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. 2018 Dec 14;459:154-161.
doi: 10.1016/j.jtbi.2018.10.010. Epub 2018 Oct 5.

The Seismic Wave Motion Camouflage of Large Carnivorous Dinosaurs

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The Seismic Wave Motion Camouflage of Large Carnivorous Dinosaurs

R Ernesto Blanco et al. J Theor Biol. .

Abstract

Living elephants produce seismic waves during vocalizations and locomotion that are potentially detectable at large distances. In the Mesozoic world, seismic waves were probably a very relevant source of information about the behavior of large dinosaurs. In this work, we study the relationship between foot shape and the directivity pattern of seismic waves generated during locomotion. For enlarged foot morphologies (based on a morphological index) of theropod dinosaurs, there is a marked effect of seismic wave directivity at 20 m. This effect is not important in the foot morphologies of other dinosaurs, including the foot shapes of herbivores and theropods such as therizinosaurids. This directivity produces a lower intensity in the forward direction that would slightly reduce the probability of detection of an ambush predator. Even more relevant is the fact that during the approach of a predator, the intensity of seismic waves detected by potential prey remains constant in the mentioned distance range. This effect hides the predator's approach, and we call this "seismic wave camouflage". We also discuss the potential relationship of this effect with enlarged fossil footprints assigned to metatarsal support.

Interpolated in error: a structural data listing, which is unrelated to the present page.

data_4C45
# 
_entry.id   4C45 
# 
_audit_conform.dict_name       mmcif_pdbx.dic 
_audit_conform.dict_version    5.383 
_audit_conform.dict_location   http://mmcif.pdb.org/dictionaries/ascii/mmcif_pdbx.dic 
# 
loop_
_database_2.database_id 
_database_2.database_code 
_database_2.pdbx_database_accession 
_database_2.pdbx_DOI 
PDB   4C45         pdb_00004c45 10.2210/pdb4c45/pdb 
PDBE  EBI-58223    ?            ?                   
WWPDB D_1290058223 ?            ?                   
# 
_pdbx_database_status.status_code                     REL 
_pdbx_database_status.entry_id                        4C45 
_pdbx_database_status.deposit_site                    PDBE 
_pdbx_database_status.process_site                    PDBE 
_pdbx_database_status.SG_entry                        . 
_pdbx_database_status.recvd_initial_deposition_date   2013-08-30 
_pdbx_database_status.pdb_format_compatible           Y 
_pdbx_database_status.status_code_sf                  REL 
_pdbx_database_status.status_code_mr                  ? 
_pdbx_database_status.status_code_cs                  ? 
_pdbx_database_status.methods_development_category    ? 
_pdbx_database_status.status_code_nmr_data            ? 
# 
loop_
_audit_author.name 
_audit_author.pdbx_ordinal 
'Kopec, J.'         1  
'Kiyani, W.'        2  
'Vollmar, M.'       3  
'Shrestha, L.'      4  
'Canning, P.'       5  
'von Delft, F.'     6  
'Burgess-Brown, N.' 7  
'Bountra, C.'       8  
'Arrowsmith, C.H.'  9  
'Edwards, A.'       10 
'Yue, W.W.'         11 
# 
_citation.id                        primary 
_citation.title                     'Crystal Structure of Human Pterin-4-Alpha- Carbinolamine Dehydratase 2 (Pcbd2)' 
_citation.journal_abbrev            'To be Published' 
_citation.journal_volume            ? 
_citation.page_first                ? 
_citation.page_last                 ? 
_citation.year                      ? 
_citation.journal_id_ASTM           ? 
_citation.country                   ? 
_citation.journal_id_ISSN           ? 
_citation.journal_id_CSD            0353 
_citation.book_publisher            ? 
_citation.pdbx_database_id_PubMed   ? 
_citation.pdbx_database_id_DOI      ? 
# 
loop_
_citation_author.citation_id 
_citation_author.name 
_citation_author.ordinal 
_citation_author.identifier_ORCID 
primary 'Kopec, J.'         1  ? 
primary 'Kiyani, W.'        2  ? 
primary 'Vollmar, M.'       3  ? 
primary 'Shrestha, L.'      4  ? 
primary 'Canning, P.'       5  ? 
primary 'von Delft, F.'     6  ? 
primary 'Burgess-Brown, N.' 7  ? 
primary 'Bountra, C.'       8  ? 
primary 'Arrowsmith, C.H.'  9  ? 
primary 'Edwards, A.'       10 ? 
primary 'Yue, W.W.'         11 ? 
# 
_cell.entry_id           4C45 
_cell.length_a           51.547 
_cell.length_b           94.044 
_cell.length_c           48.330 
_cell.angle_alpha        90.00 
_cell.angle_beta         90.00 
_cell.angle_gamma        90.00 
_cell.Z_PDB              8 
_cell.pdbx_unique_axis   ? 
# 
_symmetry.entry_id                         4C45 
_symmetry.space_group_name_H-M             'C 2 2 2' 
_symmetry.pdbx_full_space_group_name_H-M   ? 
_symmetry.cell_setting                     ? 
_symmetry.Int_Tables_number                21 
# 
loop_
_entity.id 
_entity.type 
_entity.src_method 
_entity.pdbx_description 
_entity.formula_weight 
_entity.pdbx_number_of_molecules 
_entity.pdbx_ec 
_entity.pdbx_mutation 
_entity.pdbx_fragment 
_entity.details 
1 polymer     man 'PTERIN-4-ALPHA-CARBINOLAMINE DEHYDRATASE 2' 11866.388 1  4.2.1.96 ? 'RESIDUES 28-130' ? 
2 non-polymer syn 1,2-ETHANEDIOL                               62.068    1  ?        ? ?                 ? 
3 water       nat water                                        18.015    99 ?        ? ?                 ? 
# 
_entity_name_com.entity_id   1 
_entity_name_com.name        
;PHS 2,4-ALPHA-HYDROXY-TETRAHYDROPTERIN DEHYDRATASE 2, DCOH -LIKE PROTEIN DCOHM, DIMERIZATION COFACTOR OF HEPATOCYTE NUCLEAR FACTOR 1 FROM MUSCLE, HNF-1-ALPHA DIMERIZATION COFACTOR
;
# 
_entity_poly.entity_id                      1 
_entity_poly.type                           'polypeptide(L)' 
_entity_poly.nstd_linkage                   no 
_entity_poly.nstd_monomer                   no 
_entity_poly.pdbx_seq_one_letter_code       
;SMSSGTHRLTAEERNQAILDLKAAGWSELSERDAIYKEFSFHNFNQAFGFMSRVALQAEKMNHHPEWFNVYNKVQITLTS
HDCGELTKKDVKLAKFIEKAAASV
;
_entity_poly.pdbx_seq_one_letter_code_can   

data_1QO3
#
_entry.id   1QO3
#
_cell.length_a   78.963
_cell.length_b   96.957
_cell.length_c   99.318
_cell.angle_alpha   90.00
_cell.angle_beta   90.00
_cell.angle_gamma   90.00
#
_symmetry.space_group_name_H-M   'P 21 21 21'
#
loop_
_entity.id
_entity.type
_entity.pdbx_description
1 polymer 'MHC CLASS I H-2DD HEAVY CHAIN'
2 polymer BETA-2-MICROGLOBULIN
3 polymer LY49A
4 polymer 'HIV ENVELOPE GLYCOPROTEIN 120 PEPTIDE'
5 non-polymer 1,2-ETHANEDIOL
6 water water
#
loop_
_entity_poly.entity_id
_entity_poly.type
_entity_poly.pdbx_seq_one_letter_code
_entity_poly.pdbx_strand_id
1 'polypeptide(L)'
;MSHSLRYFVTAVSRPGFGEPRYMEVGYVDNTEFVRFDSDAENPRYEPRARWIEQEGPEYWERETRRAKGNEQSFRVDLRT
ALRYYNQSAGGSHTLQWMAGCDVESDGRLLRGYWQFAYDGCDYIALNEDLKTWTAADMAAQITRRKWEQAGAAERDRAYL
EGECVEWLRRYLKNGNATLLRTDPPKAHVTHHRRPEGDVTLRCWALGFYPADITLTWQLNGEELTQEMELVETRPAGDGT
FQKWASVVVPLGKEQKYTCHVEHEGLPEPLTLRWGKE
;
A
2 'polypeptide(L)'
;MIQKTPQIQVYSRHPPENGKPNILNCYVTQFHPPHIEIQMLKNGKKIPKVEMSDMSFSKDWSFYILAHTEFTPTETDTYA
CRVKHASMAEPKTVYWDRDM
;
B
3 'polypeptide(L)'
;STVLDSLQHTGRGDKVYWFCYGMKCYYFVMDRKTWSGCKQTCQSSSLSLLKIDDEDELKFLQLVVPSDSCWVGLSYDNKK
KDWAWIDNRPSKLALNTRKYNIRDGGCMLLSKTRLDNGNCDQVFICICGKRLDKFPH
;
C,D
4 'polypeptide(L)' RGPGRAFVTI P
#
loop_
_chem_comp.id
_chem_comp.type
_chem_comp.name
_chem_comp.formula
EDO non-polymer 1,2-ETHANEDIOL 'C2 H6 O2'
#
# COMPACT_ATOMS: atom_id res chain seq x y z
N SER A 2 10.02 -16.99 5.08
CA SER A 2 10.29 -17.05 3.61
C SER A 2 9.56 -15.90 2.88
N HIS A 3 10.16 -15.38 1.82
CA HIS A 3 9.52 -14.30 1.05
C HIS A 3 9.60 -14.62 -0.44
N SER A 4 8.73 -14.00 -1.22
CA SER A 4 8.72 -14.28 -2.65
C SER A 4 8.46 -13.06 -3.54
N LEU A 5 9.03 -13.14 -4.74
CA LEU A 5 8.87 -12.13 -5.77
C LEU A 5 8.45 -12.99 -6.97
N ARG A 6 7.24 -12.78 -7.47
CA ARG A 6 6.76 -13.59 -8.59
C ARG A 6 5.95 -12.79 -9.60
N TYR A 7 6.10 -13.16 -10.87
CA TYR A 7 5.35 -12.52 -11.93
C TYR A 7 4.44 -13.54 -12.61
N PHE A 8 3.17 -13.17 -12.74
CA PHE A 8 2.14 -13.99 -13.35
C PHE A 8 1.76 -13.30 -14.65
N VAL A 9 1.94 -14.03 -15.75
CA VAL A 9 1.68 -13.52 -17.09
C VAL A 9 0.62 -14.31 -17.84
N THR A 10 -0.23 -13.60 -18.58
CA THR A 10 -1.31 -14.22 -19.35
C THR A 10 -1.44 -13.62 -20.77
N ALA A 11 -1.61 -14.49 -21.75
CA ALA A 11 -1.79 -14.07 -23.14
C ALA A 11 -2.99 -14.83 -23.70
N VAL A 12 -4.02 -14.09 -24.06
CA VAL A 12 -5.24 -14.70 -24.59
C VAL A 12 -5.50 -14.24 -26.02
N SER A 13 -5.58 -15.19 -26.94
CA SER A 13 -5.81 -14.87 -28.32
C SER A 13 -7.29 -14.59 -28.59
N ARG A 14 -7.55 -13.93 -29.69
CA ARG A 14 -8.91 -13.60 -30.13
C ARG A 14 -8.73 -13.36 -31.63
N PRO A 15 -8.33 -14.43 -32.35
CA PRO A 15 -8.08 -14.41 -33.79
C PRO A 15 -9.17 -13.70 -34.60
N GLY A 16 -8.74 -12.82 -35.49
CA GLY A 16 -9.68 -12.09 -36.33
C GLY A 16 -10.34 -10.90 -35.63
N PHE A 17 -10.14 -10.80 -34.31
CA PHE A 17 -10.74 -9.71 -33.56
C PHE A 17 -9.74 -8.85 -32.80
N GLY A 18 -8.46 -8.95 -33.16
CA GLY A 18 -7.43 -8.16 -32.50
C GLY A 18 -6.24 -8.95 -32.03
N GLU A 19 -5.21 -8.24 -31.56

Keywords: Dinosaurs; Fossil footprints; Prey flight distance; Redator-prey interactions; Seismic waves.

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